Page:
If you had to pick the most diﬃcult subjects to photograph, action would be there at the top. Here’s how to increase your chances of getting that action shot.
How to shoot action photographs.
Action is difficult, and don’t let anyone tell you otherwise. You’re dealing with moments that last fractions of a second, which means that sometimes you’re reacting faster than you have time to think. While no single technique can guarantee you the shot, these principles can help you increase your chances, whether you’re shooting race cars or your children playing.
Get the shot before the shoot
When action happens, it usually happens so quickly that you can’t do anything but press the shutter and hope you got it. This means that everything else has to be prepared beforehand; your camera settings need to be dialed in before the shoot, you need to check your exposure with a few tests the moment you get there, and you should ideally get to your location early so you can scout out the best angles to shoot from.
Get the safe shot, then reach for the risk
When you’re shooting action, you have options – whether to freeze action with a fast shutter speed, or blur motion with a slow shutter speed. If you’re not sure which works better for that particular scene, here’s a rule of thumb: Get the safe shot, then reach for the risky one. With a slower shutter speed, you risk getting incomprehensible blurry shots. So get the safe shot with a sharp, clean capture at high shutter speeds first. When you get a few you like, then try dragging the shutter speed for photos with motion blur.
“WHEN ACTION HAPPENS, IT USUALLY HAPPENS SO QUICKLY THAT YOU CAN’T DO ANYTHING BUT PRESS THE SHUTTER AND HOPE YOU GOT IT.”
Increase your failure rate
Shooting action is sometimes like playing the odds – if you have a camera that shoots five frames per second (FPS), you have five chances to capture a perfect moment in a second. If your camera shoots up to 18 FPS, then your odds for getting the shot almost quadruple. To increase your chances of success, increase your chances for failure and shoot as much as possible. That doesn’t just mean machine gunning the shutter, but also getting to the location early, leaving late, and practicing often.
Pause and look around
When you’re shooting action, it’s easy to get fixated on what’s happening inside the view finder. After all, action is fleeting, and if you don’t snap quickly, you might miss getting the shot. But if you have the chance to shoot for an extended period of time, it’s worth taking the time to pause and look around, to see if you’re missing something outside of the frame, or if there’s another angle you can shoot from.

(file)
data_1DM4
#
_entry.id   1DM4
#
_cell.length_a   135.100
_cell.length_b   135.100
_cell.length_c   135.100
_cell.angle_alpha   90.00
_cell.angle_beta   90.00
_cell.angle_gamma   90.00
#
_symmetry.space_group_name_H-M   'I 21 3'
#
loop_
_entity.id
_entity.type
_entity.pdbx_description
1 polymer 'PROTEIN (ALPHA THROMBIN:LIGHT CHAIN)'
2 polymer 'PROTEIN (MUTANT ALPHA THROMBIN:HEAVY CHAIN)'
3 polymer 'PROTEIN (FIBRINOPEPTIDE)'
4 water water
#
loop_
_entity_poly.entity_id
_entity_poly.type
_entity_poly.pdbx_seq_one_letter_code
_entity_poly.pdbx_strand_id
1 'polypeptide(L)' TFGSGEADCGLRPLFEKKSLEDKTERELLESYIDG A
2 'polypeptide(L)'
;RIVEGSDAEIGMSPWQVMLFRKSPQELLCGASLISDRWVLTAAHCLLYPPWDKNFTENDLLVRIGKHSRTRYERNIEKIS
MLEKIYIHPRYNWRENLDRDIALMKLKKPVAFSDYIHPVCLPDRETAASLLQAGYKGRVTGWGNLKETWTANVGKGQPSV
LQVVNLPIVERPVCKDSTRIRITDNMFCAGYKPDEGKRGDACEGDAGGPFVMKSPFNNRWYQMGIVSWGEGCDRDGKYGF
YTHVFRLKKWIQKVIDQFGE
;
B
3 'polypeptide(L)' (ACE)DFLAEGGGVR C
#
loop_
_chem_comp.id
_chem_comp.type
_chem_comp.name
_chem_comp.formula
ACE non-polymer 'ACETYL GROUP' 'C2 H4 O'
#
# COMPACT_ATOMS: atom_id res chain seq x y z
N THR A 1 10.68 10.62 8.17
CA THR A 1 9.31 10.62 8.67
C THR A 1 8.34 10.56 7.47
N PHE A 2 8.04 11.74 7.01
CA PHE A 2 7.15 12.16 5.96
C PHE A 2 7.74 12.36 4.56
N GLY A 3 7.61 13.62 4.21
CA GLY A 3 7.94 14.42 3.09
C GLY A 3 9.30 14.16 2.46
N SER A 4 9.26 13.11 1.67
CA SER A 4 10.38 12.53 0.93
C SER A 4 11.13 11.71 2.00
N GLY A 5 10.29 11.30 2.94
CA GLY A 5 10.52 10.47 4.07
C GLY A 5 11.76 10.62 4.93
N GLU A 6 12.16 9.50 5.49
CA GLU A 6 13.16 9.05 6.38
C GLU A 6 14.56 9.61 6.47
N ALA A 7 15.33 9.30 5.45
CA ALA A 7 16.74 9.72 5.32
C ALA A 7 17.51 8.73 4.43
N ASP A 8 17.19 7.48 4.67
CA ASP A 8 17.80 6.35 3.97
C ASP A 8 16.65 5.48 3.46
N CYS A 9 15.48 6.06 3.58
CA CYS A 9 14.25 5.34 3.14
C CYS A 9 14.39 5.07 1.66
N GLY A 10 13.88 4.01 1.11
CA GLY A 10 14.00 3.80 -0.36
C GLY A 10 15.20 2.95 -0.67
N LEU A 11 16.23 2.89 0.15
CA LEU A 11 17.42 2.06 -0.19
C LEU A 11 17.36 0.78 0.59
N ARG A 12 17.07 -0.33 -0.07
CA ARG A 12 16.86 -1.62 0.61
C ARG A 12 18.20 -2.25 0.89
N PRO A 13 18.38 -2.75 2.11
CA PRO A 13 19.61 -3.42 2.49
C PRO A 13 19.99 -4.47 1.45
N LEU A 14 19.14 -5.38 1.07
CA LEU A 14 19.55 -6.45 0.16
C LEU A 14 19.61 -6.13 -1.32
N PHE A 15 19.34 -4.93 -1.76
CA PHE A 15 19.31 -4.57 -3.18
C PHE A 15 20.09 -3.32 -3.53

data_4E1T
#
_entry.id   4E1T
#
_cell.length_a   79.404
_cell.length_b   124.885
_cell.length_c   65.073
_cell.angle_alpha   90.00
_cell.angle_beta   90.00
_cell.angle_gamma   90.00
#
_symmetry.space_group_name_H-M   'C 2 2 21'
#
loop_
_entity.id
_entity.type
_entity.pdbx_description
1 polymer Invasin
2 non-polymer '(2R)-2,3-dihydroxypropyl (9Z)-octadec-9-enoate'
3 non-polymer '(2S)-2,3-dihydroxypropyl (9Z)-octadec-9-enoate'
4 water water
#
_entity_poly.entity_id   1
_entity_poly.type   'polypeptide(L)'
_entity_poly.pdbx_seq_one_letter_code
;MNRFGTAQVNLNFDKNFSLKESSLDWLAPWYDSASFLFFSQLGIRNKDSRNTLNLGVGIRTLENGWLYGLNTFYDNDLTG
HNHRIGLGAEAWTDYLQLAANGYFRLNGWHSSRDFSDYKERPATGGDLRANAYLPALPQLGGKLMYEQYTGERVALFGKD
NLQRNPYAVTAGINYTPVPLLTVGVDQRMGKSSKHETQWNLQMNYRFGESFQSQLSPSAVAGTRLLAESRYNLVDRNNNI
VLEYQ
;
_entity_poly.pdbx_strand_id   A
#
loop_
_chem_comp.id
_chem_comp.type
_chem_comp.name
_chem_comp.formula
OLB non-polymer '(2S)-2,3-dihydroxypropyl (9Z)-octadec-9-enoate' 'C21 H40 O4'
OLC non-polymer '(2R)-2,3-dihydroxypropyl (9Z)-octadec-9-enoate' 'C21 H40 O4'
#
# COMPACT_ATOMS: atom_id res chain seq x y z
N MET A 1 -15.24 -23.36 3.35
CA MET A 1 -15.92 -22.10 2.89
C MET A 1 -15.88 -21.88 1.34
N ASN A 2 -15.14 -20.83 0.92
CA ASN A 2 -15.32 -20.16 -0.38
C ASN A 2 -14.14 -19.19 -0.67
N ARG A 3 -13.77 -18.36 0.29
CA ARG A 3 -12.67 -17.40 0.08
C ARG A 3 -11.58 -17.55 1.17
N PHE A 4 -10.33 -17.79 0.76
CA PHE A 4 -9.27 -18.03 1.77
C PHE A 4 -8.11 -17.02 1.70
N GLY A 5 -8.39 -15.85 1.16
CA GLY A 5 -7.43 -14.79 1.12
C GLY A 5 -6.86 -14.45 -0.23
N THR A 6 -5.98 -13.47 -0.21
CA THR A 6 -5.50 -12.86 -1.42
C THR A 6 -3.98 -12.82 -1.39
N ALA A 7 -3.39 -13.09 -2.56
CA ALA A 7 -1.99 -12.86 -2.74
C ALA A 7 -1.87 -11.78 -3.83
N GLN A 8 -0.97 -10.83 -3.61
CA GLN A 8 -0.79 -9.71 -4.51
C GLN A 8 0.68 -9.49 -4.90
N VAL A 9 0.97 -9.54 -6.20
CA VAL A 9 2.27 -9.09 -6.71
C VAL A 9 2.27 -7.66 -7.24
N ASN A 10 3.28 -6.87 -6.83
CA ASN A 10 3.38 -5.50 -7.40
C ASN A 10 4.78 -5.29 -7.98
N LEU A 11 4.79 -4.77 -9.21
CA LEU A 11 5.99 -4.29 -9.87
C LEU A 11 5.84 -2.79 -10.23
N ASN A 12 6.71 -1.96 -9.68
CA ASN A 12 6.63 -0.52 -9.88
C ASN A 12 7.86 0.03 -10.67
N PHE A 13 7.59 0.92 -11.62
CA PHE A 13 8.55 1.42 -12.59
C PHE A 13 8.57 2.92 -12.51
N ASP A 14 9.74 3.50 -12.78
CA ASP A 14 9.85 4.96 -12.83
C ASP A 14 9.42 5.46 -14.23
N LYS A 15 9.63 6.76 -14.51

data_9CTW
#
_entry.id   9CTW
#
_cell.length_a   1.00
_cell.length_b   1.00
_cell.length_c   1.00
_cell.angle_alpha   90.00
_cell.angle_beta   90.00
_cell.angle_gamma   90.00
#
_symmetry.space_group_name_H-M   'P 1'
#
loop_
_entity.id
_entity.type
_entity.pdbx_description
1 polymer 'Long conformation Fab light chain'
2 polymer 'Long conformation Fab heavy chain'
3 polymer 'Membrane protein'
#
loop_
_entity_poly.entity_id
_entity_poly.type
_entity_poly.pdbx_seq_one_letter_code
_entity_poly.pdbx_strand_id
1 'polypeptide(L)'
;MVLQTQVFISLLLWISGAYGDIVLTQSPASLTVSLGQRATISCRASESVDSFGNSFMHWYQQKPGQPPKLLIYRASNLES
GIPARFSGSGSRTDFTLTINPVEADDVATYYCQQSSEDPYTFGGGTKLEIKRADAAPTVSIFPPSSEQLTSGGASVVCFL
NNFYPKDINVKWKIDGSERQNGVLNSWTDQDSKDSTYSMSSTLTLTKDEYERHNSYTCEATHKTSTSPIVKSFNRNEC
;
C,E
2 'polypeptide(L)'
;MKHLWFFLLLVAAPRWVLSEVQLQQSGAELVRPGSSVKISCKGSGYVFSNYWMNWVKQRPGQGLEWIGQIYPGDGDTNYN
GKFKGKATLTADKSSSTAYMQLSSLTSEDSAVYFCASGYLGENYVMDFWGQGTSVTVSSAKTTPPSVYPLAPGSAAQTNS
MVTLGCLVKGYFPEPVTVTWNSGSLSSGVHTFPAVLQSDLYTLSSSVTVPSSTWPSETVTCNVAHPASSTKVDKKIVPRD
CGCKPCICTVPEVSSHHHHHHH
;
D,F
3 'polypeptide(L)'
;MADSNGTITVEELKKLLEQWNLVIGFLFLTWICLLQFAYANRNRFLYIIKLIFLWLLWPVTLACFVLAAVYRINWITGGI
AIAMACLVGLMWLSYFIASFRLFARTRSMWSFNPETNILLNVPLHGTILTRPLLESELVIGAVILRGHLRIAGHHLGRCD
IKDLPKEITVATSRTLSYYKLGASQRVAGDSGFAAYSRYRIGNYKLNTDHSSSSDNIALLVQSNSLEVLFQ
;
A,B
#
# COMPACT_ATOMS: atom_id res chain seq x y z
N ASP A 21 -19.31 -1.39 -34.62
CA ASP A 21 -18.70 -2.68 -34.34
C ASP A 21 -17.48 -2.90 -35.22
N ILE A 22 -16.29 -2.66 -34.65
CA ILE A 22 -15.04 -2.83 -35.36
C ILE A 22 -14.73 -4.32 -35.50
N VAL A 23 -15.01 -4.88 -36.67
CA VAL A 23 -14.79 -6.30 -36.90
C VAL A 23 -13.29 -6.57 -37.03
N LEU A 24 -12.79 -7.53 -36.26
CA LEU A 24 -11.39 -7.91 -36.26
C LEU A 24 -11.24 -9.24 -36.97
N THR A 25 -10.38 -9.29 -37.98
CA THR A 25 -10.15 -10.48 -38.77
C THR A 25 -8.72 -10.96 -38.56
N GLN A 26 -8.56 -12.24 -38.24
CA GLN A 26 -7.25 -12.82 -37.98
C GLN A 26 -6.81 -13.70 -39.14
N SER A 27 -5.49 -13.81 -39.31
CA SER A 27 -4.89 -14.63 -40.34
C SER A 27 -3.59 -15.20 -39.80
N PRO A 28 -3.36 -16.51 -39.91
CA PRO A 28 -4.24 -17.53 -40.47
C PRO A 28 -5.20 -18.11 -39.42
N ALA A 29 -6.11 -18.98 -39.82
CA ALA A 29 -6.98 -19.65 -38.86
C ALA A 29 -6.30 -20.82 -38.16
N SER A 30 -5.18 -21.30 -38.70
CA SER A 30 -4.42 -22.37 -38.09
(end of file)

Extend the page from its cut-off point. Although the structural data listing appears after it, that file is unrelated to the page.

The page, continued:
Zoom makes you see closer, but wide makes you feel close
More often than not, you’ll be shooting with a far-reaching zoom lens when photographing action. It’s just pragmattic – you can’t be right beside the soccer player as he shoots the goal, or running beside a tiger as he makes the kill. But zoom lenses compress the lines in a frame, flattening perspective. Shooting wide, however, exaggerates those perspective lines, making the image three-dimensional and bringing the viewer into the action. Whenever you can, shoot wide and close for impact.
Shot at 1/500th of a second.
“GET THE SAFE SHOT, THEN REACH FOR THE RISKY ONE.”
Increasing the odds of succes
Practicing seeing and getting “the decisive moment” is a good way to improve your photography. But action happens so quickly that pressing the shutter as soon as you see the moment can mean you already missed it. You want to have as high a chance of success as possible when shooting action, especially when you’re on assignment.
A feature like the ‘Pro Capture Mode,’ introduced in the Olympus O-MD E-M1 Mark II, helps in this regard. When you half press the shutter, Pro Capture Mode starts capturing shots to the buﬀer. When you fully press the shutter to capture the shot, the camera saves the previous 14 frames as well as the frames you’re now capturing, so you have the safety of catching the action before, during and after you squeeze the shutter.
Getting closer with a wideangle
lens exaggerates angles and makes you feel like
part of the action.
Don’t watch TV before the show is over
If there’s one mistake that destroys your chances of getting the shot, it’s reviewing your images right after you’ve shot them. There’s only one reason to preview your images at the location, and that’s to check your exposure settings (and that should be done before the action starts). Turn off the image preview in your camera’s settings, and keep your eye on what’s happening in front of you, not on what’s already happened on your camera’s screen.
Practice, practice, practice
Unlike, say, landscape photography where you can take your time to compose the image, shooting action often demands that you react so spontaneously you don’t have time to fiddle about. You’re forced to compose quickly and intuitively, and how well you can do that depends on how much you’re internalised the rules of composition before that shoot. So practice whenever you can to hone your instincts.
Zooming in with your lens compresses perspective and
flattens the angles.
Emotion is everything
The best photographs don’t just make you look, they make you feel. Look for the emotion in action, whether it’s a look of joy, anger, sadness, victory or defeat. And if your subject doesn’t carry emotion, like a rapid race car, look for contrasts, which is a way to portray conflict in a still frame. Think about a car that pulls ahead of the rest, a cheering champion in front of his opponent lost in defeat, or a big animal bearing down on a small one.
All images shot with the Olympus OM-D E-M1 Mark II.